No matter how you’ve been paying your employees, you probably already have a payroll schedule. Whether you want to keep it the same or change it when you transition to direct deposit, communicate all changes with your company. That includes the people who could be impacted by the change, starting with your payroll team. Work with them to figure out the timeline for the transition, and then let the rest of your team know what is changing.

You’ll set the dates in the payroll system to coincide with the proper schedules. Then you can run payroll.

How long does direct deposit take to start working?

It can take several weeks to complete the verification process with your payroll provider, collect employee deposit information, and get that data into the system. Even after you’ve completed all of the work on your end, it may take the bank 7–10 days to update their system so that you can pay your employees.

6. Run payroll

Running payroll is the last step you’ll need to complete to begin paying your employees with direct deposit. If you’re manually running payroll, collect timecards, pay rates, and tax schedules. If you’re using software, you can automate payroll functions to save time and reduce errors. 

After payroll has been tabulated, input the information into the direct deposit system, keep more than enough money to pay your employees in the proper account, and get ready for the next pay period.

Benefits of direct deposit

Illustration of a hand depositing money discussing 4 benefits of direct deposit: saving money and time, improving security, and automating the payroll process.

Direct deposit comes with several outstanding benefits that make it easy to understand why it’s become such a popular modern payment method. 

Let’s look at a few benefits of direct deposit for employers.

  • Money-saving: By not writing, printing, and mailing paychecks, employers can significantly reduce costs. And by opting for direct deposit, you can also avoid costs associated with reissuing lost or stolen checks and stopping payments.
  • Time-saving: Switching to direct deposit is an excellent way to optimize time spent on payroll duties. Writing, signing, and delivering employee paychecks can be time-consuming and labor-intensive. Direct deposit eliminates all these painstaking steps by automatically transferring funds to your workforce ahead of payday.
  • Increased security: Lost or stolen paper checks are among the most common sources of identity theft and fraud. Direct deposit protects you and your employees from the risks that come along with stolen checks and forged signatures.
  • Automated pay scheduling: You’ll never have to worry about missing payroll and leaving your employees high and dry on payday. Modern technologies like same-day ACH payments make it easy to automate transfer schedules that ensure that paychecks clear on time, every time.

In addition to the benefits listed above, some payroll providers may have other features that add even more value to the cost of their services.   

Drawbacks of direct deposit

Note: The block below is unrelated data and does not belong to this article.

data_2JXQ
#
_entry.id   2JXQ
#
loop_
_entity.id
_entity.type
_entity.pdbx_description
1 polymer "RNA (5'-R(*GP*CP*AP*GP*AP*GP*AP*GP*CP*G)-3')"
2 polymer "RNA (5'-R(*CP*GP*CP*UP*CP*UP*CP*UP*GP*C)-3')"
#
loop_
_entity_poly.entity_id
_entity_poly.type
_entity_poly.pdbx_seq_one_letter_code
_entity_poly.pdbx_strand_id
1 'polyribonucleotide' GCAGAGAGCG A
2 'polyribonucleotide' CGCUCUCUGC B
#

Direct depositing employee pay isn’t always easy or cheap. Here are some potential drawbacks to direct deposits that you should consider. 

  • Overdraft fees are expensive: If your account doesn’t have enough money in it, you run the risk of having to pay overdraft fees for every deposit that goes beyond available funds. If you have a lot of employees, those fees can add up fast.
  • You have limited stop-payment options: Most ACH transfers can’t be easily stopped or reversed. To stop a direct deposit transfer, most banks need three days' notice, so check with your payroll provider to see what options are available in case you make a mistake.
  • Fees and costs add up: Setting up each employee in a direct deposit system can cost anywhere from $50 to $150, according to the National Federation of Independent Business. Every deposit costs money, too. Your payroll provider likely charges recurring fees on top of deposit and setup costs. If you are doing payroll in-house, add the cost of your payroll team’s labor.
  • If an employee switches banks, they have to fill out new paperwork: Some providers will require you to pay another setup fee if an employee switches banks. If the employee doesn’t provide you with the information before the cutoff date for the next pay period, you’ll need to find another way to pay them—usually by physical check or through a one-time wire transfer. 
  • Wrong account numbers can cause problems: Setting up an account number incorrectly can have a large, negative impact on your business. If you don’t pay your employees on time, you could face penalties from the government and frustration from your staff. 

As you decide on a direct deposit provider, it’s a good idea to ask them how to protect your company from unwanted fees or complications. They may have features that are designed to reduce those kinds of issues.

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Next steps for streamlining your payroll process

Making your payroll process easier might take a little effort, but the time and cost savings can be huge. Start with regular payroll reconciliation to ensure that your employees are getting what they’re owed (and to check that you aren’t paying more than you should).

Payroll software can make reconciliation fast and accurate, allowing you to quickly update employee information for direct deposit and tax purposes. If you want to learn how to set up direct deposit for employees in QuickBooks, the software makes it easy.

Chart with directions for how to set up direct deposit for employees by choosing a provider, setting up

How to set up direct deposit for employees FAQ